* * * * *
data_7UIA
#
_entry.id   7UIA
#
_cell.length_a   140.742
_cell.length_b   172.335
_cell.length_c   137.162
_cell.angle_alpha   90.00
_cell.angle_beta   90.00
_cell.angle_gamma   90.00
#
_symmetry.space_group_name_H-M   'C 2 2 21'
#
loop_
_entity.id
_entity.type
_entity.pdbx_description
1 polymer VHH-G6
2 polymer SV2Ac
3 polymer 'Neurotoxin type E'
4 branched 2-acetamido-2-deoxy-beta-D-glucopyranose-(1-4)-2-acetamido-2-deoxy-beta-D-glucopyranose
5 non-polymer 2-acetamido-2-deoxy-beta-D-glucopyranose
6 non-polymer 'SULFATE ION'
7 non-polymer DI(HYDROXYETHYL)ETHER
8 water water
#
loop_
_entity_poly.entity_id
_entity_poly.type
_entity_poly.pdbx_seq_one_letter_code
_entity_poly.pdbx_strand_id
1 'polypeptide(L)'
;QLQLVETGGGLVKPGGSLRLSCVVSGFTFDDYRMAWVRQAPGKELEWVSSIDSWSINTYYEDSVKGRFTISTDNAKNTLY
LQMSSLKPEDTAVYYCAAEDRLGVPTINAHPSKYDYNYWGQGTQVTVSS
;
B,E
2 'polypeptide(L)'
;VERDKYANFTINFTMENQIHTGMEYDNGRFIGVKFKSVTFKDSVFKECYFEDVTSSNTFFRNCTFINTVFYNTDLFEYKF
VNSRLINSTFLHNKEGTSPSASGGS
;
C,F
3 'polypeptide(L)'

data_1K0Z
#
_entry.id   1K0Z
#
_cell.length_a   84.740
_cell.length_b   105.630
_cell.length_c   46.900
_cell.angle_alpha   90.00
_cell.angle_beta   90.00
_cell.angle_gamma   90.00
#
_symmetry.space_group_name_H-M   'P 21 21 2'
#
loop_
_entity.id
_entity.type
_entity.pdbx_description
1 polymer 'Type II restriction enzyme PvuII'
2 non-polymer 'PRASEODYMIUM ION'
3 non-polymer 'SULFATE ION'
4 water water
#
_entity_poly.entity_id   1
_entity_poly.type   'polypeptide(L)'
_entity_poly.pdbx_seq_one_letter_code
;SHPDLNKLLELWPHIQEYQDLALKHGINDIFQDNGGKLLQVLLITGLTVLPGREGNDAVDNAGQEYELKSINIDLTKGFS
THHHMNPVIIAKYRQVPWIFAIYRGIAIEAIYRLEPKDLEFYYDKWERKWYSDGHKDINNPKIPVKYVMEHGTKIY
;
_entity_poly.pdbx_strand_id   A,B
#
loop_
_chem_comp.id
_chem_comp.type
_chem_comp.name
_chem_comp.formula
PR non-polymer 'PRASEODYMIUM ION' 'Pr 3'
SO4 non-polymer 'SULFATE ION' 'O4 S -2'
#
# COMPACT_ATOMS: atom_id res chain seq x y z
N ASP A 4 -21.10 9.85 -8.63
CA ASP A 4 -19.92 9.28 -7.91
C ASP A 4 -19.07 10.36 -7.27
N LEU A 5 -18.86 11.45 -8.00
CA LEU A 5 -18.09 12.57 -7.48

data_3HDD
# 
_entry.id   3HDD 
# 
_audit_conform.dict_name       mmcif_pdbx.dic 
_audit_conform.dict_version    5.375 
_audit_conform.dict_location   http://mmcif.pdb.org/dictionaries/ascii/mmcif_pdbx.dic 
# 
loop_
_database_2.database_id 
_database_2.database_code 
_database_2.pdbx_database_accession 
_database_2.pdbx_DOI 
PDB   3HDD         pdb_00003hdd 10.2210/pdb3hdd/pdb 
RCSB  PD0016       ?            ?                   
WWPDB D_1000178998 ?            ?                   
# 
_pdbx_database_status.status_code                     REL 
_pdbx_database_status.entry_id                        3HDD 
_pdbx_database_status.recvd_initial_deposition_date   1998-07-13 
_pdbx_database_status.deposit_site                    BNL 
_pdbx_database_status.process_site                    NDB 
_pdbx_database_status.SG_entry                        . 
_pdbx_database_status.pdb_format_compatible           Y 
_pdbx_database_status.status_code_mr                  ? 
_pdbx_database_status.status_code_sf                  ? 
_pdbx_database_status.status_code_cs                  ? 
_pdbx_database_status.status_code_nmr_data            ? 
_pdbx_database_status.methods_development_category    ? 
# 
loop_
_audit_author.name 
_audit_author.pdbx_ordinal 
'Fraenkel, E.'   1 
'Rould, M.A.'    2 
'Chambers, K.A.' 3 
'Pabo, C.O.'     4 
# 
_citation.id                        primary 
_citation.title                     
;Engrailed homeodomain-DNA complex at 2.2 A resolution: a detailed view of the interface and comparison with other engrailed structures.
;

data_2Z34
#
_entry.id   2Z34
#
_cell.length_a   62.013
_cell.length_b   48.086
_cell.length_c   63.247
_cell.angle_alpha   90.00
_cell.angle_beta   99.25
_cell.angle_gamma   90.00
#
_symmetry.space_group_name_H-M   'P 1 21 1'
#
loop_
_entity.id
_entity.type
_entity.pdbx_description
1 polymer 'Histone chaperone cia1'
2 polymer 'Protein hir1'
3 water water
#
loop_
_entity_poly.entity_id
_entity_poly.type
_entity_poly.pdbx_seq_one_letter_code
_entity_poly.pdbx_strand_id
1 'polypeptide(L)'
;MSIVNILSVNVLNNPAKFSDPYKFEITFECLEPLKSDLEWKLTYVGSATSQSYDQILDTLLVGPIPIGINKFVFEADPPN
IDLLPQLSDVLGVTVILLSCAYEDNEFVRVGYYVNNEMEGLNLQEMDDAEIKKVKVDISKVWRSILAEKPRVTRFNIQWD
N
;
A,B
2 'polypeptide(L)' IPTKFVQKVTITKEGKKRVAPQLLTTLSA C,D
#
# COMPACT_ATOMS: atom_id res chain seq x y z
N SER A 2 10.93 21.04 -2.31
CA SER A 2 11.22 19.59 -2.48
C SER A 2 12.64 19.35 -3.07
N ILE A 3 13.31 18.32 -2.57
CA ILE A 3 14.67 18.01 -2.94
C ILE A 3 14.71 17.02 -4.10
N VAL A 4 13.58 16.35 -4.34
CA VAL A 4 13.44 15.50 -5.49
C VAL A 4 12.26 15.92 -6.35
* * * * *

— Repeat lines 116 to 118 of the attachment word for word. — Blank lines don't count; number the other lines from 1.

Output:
# 
loop_
_audit_author.name 